The Living Christmas Tree

Silhouette of Norfolk Island Pine, Araucaria heterophylla © Karen Andrews

Silhouette and Cross

The silhouette of the Norfolk Island Pine is highly distinctive. The Christian cross at the top of the tree makes it an apt choice as a Christmas Tree. It is also an appropriate choice for the final Advent Sunday blog of 2018.

Classification and Origin

The Norfolk Island Pine is not a Pine tree at all. It is a member of the Kauri-tree family or Araucariaceae. This plant family is mainly found in the Southern Hemisphere and is more familiar for its Monkey Puzzles.

The Norfolk Island Pine dates back 200 million years ago to the Jurassic Period, when all the continents were a single land mass. The tree later developed in splendid isolation.

IUCN Red List Status

The tree is endemic to Norfolk Island and even features prominently on its flag. Today, it is classified with a Vulnerable Conservation Status on the IUCN Red List of Threatened Species. Eighteen of the island’s other endemic species are considered Rare or Threatened.

Norfolk Island Pine. Source: Creative Commons via Pixaby

Location and History

Norfolk Island is a small island between Australia, New Zealand and New Caledonia. It has had an interesting and colourful history. It was uninhabited when spotted by Captain James Cook. It was chosen as a penal colony for its remoteness.

Map showing Norfolk Island in relation to Australia
Source: Wikimedia Creative Commons

HMS Bounty Descendants

The island became home to the Pitcairn descendants of Fletcher Christian and the HMS Bounty mutineers. Gravestones in the island’s cemetery testify to this history.


Norfolk Island has a warm climate. The temperature rarely falls below 10ºC or rises above 28ºC. The Norfolk Island Pine tolerates salt spray. There is only one place in the United Kingdom where the climate is suitable for this special tree: the Isles of Scilly.

Tresco’s Norfolk Island Pines

The following photographs of Norfolk Island Pines were taken during my visit to the Scilly Isles and Tresco Abbey Garden in August 2017.

View from the top of Tresco Abbey Garden, Isles of Scilly. © Karen Andrews
Norfolk Island Pines at Tresco Abbey Garden, Isles of Scilly © Karen Andrews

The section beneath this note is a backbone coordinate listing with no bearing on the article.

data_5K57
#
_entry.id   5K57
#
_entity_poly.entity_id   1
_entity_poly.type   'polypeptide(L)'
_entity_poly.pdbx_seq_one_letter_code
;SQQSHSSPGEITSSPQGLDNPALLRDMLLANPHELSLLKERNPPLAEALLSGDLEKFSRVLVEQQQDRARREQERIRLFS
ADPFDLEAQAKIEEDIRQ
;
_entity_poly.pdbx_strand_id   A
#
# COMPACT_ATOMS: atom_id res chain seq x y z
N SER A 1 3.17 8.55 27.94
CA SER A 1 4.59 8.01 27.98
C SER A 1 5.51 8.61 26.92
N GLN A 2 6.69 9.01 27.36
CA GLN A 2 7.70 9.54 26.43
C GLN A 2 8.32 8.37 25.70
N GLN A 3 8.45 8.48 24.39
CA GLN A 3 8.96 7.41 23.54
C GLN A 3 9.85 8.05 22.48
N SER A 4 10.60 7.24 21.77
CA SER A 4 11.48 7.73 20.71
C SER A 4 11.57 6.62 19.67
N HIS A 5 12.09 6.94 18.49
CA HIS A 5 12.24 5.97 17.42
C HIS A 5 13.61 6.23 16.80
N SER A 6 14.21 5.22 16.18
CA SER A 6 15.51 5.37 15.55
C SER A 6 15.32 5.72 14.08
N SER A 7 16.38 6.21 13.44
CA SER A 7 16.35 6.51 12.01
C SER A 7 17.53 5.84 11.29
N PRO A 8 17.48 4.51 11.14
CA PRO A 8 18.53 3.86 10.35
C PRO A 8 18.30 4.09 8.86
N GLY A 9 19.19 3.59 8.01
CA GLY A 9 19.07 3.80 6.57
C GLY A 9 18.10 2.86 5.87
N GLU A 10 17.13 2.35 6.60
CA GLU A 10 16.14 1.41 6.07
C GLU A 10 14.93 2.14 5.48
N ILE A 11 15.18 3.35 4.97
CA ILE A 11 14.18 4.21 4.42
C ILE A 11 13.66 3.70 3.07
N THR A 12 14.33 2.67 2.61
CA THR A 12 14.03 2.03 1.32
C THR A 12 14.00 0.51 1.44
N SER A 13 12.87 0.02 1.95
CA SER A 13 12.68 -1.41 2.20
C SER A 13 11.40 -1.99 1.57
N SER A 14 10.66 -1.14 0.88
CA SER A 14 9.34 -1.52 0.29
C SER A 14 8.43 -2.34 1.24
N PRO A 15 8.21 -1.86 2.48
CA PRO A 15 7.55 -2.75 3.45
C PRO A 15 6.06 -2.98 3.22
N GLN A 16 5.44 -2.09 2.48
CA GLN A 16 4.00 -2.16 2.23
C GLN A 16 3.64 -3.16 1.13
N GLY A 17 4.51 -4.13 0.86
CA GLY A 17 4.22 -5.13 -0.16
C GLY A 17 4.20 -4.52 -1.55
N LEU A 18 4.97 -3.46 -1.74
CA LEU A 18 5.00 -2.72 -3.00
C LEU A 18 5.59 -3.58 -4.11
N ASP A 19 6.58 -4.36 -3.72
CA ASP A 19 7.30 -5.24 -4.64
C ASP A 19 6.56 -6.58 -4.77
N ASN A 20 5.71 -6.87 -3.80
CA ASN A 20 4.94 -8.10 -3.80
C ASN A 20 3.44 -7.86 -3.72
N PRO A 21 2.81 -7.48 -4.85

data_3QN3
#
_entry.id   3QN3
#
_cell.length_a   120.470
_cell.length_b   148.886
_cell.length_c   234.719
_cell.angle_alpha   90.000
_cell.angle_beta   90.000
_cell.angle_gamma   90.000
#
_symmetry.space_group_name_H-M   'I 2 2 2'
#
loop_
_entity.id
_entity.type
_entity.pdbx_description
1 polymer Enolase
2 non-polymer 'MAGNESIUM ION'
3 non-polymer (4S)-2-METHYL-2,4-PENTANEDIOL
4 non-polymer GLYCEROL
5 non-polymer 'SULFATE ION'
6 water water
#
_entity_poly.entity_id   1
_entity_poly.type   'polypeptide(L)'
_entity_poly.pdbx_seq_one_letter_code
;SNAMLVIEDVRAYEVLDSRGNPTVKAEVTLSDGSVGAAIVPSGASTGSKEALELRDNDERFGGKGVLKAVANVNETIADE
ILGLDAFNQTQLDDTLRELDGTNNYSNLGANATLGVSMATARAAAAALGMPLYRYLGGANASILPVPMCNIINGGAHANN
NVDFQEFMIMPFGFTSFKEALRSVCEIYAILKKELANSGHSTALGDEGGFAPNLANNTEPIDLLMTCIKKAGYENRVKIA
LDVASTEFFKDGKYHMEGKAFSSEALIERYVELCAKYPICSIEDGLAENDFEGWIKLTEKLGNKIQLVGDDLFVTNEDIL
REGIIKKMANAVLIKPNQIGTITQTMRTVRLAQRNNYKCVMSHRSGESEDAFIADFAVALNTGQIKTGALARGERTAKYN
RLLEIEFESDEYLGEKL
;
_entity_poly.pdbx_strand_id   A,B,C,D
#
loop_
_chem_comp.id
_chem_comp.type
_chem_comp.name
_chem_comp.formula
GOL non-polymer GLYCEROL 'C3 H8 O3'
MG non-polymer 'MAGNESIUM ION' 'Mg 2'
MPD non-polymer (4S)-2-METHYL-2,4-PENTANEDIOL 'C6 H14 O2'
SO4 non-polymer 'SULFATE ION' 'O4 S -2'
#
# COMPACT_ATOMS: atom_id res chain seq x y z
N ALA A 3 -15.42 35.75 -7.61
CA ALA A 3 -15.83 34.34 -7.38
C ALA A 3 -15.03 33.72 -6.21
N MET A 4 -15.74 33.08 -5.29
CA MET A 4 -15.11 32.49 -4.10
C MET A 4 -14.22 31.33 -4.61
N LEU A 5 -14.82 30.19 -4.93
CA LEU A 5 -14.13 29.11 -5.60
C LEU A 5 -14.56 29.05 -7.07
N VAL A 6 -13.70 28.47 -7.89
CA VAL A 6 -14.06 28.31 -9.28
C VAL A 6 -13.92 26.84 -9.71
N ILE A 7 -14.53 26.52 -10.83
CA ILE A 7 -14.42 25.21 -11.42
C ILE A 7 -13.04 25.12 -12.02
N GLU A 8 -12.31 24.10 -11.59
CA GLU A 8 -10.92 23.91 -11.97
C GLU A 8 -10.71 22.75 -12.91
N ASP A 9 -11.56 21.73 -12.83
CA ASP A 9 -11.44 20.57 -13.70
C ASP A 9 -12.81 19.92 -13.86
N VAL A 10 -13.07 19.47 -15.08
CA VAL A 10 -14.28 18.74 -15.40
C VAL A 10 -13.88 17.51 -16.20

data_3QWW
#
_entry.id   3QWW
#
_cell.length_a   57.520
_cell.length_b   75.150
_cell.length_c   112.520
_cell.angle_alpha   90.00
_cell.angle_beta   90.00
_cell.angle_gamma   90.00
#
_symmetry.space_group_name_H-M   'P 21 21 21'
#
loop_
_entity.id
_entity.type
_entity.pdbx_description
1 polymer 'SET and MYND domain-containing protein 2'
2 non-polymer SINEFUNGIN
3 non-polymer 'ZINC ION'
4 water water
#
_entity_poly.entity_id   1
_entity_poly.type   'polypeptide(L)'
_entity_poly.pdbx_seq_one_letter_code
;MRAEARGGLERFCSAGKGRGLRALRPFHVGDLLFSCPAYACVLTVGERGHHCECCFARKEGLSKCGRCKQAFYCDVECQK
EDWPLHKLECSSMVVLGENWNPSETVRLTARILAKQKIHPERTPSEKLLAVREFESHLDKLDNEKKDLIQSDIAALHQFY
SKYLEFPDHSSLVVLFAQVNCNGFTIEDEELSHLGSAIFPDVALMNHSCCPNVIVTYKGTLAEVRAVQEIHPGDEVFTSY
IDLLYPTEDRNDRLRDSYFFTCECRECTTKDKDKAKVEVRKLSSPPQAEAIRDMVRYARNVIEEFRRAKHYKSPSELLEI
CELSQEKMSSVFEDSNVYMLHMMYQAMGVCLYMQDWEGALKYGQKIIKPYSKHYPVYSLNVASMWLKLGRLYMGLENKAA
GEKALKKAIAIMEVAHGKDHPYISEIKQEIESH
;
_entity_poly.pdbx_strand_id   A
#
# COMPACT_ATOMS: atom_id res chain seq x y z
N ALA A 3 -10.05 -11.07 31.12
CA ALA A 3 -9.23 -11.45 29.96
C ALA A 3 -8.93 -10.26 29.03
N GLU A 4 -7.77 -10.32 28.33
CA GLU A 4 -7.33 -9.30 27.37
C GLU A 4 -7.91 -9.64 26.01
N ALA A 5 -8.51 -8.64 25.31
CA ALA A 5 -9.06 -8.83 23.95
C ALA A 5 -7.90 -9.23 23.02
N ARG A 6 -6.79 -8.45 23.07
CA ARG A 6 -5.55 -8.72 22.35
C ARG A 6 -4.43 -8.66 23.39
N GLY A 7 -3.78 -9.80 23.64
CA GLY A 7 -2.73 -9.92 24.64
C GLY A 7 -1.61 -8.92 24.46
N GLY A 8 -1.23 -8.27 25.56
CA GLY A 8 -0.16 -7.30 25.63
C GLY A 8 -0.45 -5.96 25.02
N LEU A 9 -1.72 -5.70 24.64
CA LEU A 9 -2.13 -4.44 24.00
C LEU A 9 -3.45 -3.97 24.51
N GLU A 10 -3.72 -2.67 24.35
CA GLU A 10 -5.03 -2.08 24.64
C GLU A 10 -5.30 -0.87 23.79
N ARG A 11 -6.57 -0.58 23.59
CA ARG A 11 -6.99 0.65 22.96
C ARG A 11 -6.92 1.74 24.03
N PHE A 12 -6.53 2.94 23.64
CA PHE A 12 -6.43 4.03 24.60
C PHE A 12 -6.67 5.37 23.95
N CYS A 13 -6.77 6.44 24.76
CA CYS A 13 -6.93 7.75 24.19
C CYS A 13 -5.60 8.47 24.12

Tresco Abbey Garden with Watsonia x ‘Tresco Hybrid’ and Norfolk Island Pine behind
© Karen Andrews
Tresco Abbey Garden with Agapanthus in foreground and Norfolk Island Pine behind
© Karen Andrews
Borders at Tresco Abbey Garden, Isles of Scilly. © Karen Andrews
Walking towards a Norfolk Island Pine at Tresco Abbey Garden © Karen Andrews

Tresco Abbey Garden

Tresco Abbey Garden was created by Augustus Smith in the 19th century. It incorporates the remains of a Benedictine Abbey of 964 AD. Thousands of exotic plants flourish outdoors there. Those same plants would not survive 30 miles away on the Cornish coast.

August Smith created shelter belts to protect the gardens from the salty Atlantic gales. He corresponded with Sir William Hooker at Kew Gardens about his plant collection. Tresco Abbey Garden can grow plants outdoors that Kew has to keep inside in its large glasshouses.

A House Plant?

When you have seen large Norfolk Island Pines, it seems strange that they are considered house plants in the U.S.A. They are commonly sold as a small Christmas Trees there. This earns the Norfolk Island Pine the common name of the Living Christmas Tree.


Copyright Note

Karen does not seek or receive any commercial interest or advantage from this blog. She is not promoting any business venture. She simply loves to share fascinating facts about plants. These pages illustrate her love of plants, botany, biodiversity, gardens and creative expression. There is always so much to learn about plant diversity. This blog is designed as a showcase for photography, commentary on plants and wildlife, gardens and other places visited, horticulture and related topics. Viewpoints are her own, not those of her employer.

© Karen Andrews 2018 onwards. All rights reserved. Unauthorized use and/or duplication of this material without express and written permission from this blog’s author and/or owner is strictly prohibited. Excerpts and links may be used, provided that full and clear credit is given to Karen Andrews and with appropriate and specific direction to the original content. 

%d bloggers like this:
search previous next tag category expand menu location phone mail time cart zoom edit close